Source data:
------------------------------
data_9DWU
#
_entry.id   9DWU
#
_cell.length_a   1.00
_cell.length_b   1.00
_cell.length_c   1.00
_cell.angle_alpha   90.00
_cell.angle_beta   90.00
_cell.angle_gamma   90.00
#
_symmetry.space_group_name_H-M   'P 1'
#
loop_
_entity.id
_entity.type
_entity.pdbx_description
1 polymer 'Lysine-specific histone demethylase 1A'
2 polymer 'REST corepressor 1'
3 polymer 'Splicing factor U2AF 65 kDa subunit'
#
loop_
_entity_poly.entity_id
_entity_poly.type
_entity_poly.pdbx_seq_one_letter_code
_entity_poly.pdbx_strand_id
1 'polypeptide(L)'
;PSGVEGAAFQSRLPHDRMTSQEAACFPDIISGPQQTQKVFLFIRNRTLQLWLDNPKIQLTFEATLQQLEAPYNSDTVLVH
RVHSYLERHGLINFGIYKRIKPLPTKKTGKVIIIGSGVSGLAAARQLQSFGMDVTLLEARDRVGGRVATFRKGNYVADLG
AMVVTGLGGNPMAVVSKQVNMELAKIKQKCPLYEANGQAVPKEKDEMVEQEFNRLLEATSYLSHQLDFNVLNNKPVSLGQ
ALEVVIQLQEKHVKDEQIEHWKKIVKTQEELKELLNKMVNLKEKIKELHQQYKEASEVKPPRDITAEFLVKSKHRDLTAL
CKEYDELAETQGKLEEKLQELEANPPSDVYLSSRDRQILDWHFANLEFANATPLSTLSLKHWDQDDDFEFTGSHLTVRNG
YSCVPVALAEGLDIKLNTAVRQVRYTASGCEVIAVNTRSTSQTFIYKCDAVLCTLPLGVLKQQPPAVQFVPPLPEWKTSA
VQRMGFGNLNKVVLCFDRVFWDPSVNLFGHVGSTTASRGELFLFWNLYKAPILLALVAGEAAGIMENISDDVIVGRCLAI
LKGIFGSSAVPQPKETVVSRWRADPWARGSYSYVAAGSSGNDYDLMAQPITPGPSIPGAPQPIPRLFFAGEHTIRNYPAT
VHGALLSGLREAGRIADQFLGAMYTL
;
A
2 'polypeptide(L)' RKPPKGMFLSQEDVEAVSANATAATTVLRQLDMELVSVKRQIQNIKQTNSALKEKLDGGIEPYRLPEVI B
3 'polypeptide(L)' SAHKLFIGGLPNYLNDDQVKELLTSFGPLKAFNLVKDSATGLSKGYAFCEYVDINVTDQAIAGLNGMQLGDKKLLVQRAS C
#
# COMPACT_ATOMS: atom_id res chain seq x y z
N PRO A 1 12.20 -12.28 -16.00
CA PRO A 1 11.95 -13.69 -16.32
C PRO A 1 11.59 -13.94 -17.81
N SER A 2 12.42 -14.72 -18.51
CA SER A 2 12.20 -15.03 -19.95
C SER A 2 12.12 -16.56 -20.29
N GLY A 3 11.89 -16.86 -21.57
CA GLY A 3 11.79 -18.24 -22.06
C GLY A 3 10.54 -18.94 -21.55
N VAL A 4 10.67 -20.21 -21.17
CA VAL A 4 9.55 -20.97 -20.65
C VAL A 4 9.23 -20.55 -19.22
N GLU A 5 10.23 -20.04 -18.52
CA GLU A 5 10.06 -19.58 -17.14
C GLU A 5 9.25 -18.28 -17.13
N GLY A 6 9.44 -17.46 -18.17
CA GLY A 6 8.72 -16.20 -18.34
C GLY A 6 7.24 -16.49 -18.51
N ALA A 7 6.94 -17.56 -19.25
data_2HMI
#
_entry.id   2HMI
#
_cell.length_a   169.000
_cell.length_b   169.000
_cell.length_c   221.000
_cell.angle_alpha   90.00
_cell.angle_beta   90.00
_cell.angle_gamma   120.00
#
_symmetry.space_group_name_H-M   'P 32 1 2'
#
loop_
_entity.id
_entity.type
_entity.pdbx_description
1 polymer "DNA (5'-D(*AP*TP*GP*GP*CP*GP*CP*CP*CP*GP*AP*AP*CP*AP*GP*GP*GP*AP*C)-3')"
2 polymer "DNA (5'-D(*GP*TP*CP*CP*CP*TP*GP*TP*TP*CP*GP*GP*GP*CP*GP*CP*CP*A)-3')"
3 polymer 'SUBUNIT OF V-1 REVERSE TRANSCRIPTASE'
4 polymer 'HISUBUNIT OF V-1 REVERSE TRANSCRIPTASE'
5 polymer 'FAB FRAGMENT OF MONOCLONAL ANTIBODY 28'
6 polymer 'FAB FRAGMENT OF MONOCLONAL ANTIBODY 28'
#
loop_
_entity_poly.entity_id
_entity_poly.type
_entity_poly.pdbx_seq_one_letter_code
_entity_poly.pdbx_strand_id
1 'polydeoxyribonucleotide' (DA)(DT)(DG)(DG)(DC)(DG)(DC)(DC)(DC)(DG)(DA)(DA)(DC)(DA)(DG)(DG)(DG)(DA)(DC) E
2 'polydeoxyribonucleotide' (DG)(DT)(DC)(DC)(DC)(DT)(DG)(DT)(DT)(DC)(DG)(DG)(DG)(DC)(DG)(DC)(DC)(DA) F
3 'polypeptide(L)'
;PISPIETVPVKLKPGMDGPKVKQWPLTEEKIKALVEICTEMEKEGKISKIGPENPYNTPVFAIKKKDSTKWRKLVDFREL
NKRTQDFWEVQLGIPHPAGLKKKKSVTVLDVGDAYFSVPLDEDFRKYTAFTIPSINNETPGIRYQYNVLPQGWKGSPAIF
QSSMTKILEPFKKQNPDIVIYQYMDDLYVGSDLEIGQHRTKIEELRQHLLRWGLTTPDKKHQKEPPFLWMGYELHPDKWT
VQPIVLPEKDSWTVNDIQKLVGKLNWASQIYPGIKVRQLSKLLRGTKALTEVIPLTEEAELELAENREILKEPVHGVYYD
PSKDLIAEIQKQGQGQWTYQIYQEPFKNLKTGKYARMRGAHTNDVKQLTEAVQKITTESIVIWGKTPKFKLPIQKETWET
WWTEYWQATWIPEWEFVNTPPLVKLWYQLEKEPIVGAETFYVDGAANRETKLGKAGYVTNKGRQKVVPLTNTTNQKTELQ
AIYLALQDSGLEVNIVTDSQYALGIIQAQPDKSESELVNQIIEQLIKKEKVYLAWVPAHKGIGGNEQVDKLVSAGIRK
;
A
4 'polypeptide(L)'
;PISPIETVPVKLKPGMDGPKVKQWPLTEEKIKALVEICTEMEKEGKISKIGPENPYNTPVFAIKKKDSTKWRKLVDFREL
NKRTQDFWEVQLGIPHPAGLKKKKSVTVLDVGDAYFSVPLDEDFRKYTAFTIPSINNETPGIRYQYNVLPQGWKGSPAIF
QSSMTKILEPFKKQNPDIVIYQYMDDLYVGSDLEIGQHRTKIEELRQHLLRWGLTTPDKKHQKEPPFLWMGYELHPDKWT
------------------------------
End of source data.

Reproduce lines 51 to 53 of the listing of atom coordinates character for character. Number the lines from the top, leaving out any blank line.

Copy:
C GLY A 3 10.54 -18.94 -21.55
N VAL A 4 10.67 -20.21 -21.17
CA VAL A 4 9.55 -20.97 -20.65